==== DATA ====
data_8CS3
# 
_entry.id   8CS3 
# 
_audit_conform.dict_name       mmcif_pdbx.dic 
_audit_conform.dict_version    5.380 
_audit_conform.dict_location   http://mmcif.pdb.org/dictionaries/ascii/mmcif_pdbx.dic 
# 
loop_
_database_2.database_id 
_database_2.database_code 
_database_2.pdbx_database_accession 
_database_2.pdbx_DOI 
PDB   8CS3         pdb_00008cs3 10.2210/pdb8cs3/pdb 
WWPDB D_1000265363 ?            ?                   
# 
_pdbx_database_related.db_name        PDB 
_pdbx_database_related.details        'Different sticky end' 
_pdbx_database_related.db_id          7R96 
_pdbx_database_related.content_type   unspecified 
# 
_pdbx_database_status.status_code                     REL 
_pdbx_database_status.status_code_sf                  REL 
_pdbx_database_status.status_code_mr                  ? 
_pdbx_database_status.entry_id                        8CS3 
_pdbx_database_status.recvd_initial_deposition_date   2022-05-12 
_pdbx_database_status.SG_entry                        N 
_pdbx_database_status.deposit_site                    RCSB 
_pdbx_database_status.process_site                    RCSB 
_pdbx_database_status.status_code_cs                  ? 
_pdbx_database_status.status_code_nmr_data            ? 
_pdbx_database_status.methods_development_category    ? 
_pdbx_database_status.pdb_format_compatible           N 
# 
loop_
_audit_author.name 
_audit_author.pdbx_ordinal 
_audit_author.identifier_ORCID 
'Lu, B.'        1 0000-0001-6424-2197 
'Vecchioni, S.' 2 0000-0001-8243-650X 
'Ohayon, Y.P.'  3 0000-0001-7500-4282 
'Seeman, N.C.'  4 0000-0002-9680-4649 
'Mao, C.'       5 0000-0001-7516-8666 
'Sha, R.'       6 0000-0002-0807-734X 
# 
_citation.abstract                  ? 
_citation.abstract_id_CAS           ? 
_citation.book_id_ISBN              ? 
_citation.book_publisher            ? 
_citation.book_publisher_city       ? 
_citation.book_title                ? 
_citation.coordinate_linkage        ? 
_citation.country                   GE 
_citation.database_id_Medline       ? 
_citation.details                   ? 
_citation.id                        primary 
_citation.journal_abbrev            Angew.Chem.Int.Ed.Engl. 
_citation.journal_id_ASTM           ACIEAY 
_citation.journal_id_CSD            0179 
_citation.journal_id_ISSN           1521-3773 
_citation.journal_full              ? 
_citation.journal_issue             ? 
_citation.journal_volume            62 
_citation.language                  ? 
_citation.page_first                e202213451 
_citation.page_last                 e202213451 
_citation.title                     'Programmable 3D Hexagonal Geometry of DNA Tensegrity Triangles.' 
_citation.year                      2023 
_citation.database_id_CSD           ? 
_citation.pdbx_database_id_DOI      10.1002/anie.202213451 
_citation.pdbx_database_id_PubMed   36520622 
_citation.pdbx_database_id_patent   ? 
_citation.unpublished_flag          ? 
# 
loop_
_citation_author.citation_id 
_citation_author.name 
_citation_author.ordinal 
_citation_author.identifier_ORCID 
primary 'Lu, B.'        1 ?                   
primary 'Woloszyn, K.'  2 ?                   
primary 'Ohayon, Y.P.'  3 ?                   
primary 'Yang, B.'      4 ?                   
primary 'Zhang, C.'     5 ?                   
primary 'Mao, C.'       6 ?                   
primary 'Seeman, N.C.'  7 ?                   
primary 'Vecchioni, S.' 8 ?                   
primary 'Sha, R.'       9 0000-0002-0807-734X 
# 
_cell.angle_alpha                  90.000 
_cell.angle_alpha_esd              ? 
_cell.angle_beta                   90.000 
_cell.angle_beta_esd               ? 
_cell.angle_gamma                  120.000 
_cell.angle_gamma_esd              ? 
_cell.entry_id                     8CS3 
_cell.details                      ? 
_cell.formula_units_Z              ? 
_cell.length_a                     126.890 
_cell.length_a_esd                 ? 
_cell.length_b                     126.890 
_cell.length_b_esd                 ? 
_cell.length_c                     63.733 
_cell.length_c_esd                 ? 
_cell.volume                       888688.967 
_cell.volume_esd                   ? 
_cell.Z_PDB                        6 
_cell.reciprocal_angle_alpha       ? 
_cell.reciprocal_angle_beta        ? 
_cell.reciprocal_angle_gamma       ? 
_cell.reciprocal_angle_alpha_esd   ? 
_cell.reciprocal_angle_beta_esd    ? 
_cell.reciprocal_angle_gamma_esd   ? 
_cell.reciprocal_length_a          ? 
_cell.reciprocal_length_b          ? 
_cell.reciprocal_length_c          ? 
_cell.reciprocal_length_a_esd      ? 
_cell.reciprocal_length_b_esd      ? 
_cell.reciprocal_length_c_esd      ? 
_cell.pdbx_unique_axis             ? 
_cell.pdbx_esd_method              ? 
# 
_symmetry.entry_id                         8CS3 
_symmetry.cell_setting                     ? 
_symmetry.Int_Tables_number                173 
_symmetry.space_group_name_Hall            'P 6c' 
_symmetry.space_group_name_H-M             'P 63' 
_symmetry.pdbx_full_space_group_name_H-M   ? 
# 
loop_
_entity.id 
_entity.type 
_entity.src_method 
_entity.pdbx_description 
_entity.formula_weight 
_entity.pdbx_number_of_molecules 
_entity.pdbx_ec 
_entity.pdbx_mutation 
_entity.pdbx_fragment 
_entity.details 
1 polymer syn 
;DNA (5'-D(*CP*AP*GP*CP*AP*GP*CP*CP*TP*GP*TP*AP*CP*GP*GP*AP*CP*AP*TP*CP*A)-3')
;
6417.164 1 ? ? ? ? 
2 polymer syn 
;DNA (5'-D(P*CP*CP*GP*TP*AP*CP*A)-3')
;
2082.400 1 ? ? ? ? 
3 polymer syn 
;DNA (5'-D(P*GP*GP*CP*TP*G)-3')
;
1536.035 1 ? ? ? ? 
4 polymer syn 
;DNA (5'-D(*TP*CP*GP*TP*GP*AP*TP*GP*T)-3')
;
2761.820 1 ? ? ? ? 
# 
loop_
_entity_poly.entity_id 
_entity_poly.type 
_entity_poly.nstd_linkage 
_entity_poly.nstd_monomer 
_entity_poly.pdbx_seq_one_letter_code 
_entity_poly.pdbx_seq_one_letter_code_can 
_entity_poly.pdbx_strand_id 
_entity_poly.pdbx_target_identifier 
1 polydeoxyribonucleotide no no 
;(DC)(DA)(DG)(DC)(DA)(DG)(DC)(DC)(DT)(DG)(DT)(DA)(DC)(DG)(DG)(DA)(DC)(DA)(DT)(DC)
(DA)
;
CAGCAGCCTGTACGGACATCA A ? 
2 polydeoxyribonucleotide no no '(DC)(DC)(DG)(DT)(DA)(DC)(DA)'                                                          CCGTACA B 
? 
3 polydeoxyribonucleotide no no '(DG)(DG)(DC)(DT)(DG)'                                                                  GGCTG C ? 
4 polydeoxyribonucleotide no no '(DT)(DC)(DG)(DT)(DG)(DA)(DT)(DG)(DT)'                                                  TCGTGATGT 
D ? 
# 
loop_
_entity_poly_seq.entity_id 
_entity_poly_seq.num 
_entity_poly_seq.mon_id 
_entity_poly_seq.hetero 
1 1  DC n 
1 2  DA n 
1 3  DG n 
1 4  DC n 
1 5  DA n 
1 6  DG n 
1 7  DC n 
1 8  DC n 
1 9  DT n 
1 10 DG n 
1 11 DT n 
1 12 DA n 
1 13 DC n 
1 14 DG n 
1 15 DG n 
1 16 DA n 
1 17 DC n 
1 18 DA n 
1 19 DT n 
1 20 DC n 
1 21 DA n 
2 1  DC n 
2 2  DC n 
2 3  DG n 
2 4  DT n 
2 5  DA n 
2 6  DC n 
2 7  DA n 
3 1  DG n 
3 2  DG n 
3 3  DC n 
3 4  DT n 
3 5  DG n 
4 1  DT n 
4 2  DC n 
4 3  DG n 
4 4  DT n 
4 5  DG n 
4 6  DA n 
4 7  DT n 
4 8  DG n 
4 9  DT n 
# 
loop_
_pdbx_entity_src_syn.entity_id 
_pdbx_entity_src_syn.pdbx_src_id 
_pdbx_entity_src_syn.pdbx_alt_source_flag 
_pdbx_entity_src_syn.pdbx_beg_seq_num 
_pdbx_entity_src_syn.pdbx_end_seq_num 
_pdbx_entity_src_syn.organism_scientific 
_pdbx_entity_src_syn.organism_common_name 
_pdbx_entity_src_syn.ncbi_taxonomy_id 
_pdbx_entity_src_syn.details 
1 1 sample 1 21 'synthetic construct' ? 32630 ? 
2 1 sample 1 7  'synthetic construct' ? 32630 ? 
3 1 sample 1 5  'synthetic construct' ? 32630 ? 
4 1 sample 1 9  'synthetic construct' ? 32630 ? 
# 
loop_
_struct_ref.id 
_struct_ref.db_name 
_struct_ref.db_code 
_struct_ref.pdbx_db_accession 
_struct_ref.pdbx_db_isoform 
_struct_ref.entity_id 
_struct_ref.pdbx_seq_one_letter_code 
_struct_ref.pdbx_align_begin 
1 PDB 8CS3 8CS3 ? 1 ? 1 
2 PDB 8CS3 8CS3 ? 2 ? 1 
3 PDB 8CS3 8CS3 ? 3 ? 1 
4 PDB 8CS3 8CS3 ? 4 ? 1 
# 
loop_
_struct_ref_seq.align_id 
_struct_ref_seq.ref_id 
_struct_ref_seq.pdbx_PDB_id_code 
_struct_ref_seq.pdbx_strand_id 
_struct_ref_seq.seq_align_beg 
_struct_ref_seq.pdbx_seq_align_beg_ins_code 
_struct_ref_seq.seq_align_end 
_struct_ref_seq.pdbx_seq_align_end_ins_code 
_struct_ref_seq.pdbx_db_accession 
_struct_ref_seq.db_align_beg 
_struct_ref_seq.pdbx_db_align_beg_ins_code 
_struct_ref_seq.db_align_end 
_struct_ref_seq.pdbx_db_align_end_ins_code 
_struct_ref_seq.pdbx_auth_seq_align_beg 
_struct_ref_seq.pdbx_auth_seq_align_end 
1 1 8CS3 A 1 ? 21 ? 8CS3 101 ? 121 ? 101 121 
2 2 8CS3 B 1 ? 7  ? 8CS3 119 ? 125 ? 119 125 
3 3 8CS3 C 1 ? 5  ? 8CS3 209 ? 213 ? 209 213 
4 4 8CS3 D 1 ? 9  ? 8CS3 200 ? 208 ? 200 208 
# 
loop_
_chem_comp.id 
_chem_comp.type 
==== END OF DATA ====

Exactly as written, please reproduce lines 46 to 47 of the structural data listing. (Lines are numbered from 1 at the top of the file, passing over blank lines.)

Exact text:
_citation.abstract                  ? 
_citation.abstract_id_CAS           ? 